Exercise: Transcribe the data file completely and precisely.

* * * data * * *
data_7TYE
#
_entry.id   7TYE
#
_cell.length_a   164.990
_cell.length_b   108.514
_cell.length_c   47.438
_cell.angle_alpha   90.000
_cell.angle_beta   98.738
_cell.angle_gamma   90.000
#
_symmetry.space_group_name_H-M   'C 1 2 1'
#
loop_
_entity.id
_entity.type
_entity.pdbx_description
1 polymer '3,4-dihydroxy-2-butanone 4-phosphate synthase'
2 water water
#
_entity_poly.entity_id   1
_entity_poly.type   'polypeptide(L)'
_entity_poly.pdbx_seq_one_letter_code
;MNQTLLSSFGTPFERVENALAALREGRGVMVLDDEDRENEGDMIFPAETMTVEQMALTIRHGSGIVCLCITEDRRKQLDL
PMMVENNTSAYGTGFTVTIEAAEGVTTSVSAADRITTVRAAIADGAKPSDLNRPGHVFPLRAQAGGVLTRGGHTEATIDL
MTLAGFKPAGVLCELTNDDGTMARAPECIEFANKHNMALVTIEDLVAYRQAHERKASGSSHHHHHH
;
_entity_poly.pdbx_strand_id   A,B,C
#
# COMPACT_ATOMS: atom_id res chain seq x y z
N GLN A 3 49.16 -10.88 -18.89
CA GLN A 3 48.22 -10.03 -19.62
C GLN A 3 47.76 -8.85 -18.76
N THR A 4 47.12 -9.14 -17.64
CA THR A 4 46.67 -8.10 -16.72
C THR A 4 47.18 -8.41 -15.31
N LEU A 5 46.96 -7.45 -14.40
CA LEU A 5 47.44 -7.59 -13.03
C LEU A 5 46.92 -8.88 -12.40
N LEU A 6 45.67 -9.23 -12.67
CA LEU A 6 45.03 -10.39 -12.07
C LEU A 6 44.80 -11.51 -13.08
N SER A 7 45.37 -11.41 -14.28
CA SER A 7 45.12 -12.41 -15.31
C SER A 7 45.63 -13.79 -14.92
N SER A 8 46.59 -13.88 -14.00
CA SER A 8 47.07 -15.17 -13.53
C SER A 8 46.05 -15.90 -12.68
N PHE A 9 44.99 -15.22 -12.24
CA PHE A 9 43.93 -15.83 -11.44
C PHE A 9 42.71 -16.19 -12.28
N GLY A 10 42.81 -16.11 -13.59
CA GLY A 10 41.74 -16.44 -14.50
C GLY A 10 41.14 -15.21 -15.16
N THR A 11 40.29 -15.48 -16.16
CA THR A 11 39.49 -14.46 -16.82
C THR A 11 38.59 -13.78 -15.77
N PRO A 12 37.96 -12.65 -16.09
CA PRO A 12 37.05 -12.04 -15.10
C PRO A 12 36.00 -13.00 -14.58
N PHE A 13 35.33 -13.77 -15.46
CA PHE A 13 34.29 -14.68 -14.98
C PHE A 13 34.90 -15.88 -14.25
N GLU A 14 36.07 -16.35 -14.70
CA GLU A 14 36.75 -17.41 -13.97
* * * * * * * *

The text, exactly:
data_7TYE
#
_entry.id   7TYE
#
_cell.length_a   164.990
_cell.length_b   108.514
_cell.length_c   47.438
_cell.angle_alpha   90.000
_cell.angle_beta   98.738
_cell.angle_gamma   90.000
#
_symmetry.space_group_name_H-M   'C 1 2 1'
#
loop_
_entity.id
_entity.type
_entity.pdbx_description
1 polymer '3,4-dihydroxy-2-butanone 4-phosphate synthase'
2 water water
#
_entity_poly.entity_id   1
_entity_poly.type   'polypeptide(L)'
_entity_poly.pdbx_seq_one_letter_code
;MNQTLLSSFGTPFERVENALAALREGRGVMVLDDEDRENEGDMIFPAETMTVEQMALTIRHGSGIVCLCITEDRRKQLDL
PMMVENNTSAYGTGFTVTIEAAEGVTTSVSAADRITTVRAAIADGAKPSDLNRPGHVFPLRAQAGGVLTRGGHTEATIDL
MTLAGFKPAGVLCELTNDDGTMARAPECIEFANKHNMALVTIEDLVAYRQAHERKASGSSHHHHHH
;
_entity_poly.pdbx_strand_id   A,B,C
#
# COMPACT_ATOMS: atom_id res chain seq x y z
N GLN A 3 49.16 -10.88 -18.89
CA GLN A 3 48.22 -10.03 -19.62
C GLN A 3 47.76 -8.85 -18.76
N THR A 4 47.12 -9.14 -17.64
CA THR A 4 46.67 -8.10 -16.72
C THR A 4 47.18 -8.41 -15.31
N LEU A 5 46.96 -7.45 -14.40
CA LEU A 5 47.44 -7.59 -13.03
C LEU A 5 46.92 -8.88 -12.40
N LEU A 6 45.67 -9.23 -12.67
CA LEU A 6 45.03 -10.39 -12.07
C LEU A 6 44.80 -11.51 -13.08
N SER A 7 45.37 -11.41 -14.28
CA SER A 7 45.12 -12.41 -15.31
C SER A 7 45.63 -13.79 -14.92
N SER A 8 46.59 -13.88 -14.00
CA SER A 8 47.07 -15.17 -13.53
C SER A 8 46.05 -15.90 -12.68
N PHE A 9 44.99 -15.22 -12.24
CA PHE A 9 43.93 -15.83 -11.44
C PHE A 9 42.71 -16.19 -12.28
N GLY A 10 42.81 -16.11 -13.59
CA GLY A 10 41.74 -16.44 -14.50
C GLY A 10 41.14 -15.21 -15.16
N THR A 11 40.29 -15.48 -16.16
CA THR A 11 39.49 -14.46 -16.82
C THR A 11 38.59 -13.78 -15.77
N PRO A 12 37.96 -12.65 -16.09
CA PRO A 12 37.05 -12.04 -15.10
C PRO A 12 36.00 -13.00 -14.58
N PHE A 13 35.33 -13.77 -15.46
CA PHE A 13 34.29 -14.68 -14.98
C PHE A 13 34.90 -15.88 -14.25
N GLU A 14 36.07 -16.35 -14.70
CA GLU A 14 36.75 -17.41 -13.97